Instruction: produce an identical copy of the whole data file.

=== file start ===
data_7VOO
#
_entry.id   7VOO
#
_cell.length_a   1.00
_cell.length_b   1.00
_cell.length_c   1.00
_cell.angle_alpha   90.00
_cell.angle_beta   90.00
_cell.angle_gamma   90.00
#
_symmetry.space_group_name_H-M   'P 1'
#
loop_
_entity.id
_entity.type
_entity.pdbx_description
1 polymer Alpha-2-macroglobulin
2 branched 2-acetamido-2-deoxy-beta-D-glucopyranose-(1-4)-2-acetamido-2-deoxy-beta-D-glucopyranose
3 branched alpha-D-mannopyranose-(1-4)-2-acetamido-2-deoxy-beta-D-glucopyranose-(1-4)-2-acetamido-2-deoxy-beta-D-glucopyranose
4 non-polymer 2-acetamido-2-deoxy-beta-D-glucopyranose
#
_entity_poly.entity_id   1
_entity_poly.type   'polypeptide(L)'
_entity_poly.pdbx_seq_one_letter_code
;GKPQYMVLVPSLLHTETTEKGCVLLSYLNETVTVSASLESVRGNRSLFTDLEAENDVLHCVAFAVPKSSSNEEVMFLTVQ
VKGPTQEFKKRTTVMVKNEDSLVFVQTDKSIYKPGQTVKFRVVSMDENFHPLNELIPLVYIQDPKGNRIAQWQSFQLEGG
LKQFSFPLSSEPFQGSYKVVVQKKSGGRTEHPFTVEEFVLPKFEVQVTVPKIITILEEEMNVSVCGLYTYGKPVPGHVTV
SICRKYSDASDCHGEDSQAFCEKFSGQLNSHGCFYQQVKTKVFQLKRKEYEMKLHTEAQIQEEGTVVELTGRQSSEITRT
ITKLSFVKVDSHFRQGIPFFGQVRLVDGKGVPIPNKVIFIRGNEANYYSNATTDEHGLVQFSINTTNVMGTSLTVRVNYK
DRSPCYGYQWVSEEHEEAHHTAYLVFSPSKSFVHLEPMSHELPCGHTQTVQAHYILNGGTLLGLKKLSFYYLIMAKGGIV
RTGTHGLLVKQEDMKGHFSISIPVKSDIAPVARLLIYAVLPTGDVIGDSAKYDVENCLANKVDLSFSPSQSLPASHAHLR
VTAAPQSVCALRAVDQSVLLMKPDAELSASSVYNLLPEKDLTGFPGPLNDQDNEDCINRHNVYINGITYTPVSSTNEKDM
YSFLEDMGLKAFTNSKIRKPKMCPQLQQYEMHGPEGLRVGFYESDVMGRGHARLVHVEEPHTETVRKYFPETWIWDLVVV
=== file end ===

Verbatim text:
data_7VOO
#
_entry.id   7VOO
#
_cell.length_a   1.00
_cell.length_b   1.00
_cell.length_c   1.00
_cell.angle_alpha   90.00
_cell.angle_beta   90.00
_cell.angle_gamma   90.00
#
_symmetry.space_group_name_H-M   'P 1'
#
loop_
_entity.id
_entity.type
_entity.pdbx_description
1 polymer Alpha-2-macroglobulin
2 branched 2-acetamido-2-deoxy-beta-D-glucopyranose-(1-4)-2-acetamido-2-deoxy-beta-D-glucopyranose
3 branched alpha-D-mannopyranose-(1-4)-2-acetamido-2-deoxy-beta-D-glucopyranose-(1-4)-2-acetamido-2-deoxy-beta-D-glucopyranose
4 non-polymer 2-acetamido-2-deoxy-beta-D-glucopyranose
#
_entity_poly.entity_id   1
_entity_poly.type   'polypeptide(L)'
_entity_poly.pdbx_seq_one_letter_code
;GKPQYMVLVPSLLHTETTEKGCVLLSYLNETVTVSASLESVRGNRSLFTDLEAENDVLHCVAFAVPKSSSNEEVMFLTVQ
VKGPTQEFKKRTTVMVKNEDSLVFVQTDKSIYKPGQTVKFRVVSMDENFHPLNELIPLVYIQDPKGNRIAQWQSFQLEGG
LKQFSFPLSSEPFQGSYKVVVQKKSGGRTEHPFTVEEFVLPKFEVQVTVPKIITILEEEMNVSVCGLYTYGKPVPGHVTV
SICRKYSDASDCHGEDSQAFCEKFSGQLNSHGCFYQQVKTKVFQLKRKEYEMKLHTEAQIQEEGTVVELTGRQSSEITRT
ITKLSFVKVDSHFRQGIPFFGQVRLVDGKGVPIPNKVIFIRGNEANYYSNATTDEHGLVQFSINTTNVMGTSLTVRVNYK
DRSPCYGYQWVSEEHEEAHHTAYLVFSPSKSFVHLEPMSHELPCGHTQTVQAHYILNGGTLLGLKKLSFYYLIMAKGGIV
RTGTHGLLVKQEDMKGHFSISIPVKSDIAPVARLLIYAVLPTGDVIGDSAKYDVENCLANKVDLSFSPSQSLPASHAHLR
VTAAPQSVCALRAVDQSVLLMKPDAELSASSVYNLLPEKDLTGFPGPLNDQDNEDCINRHNVYINGITYTPVSSTNEKDM
YSFLEDMGLKAFTNSKIRKPKMCPQLQQYEMHGPEGLRVGFYESDVMGRGHARLVHVEEPHTETVRKYFPETWIWDLVVV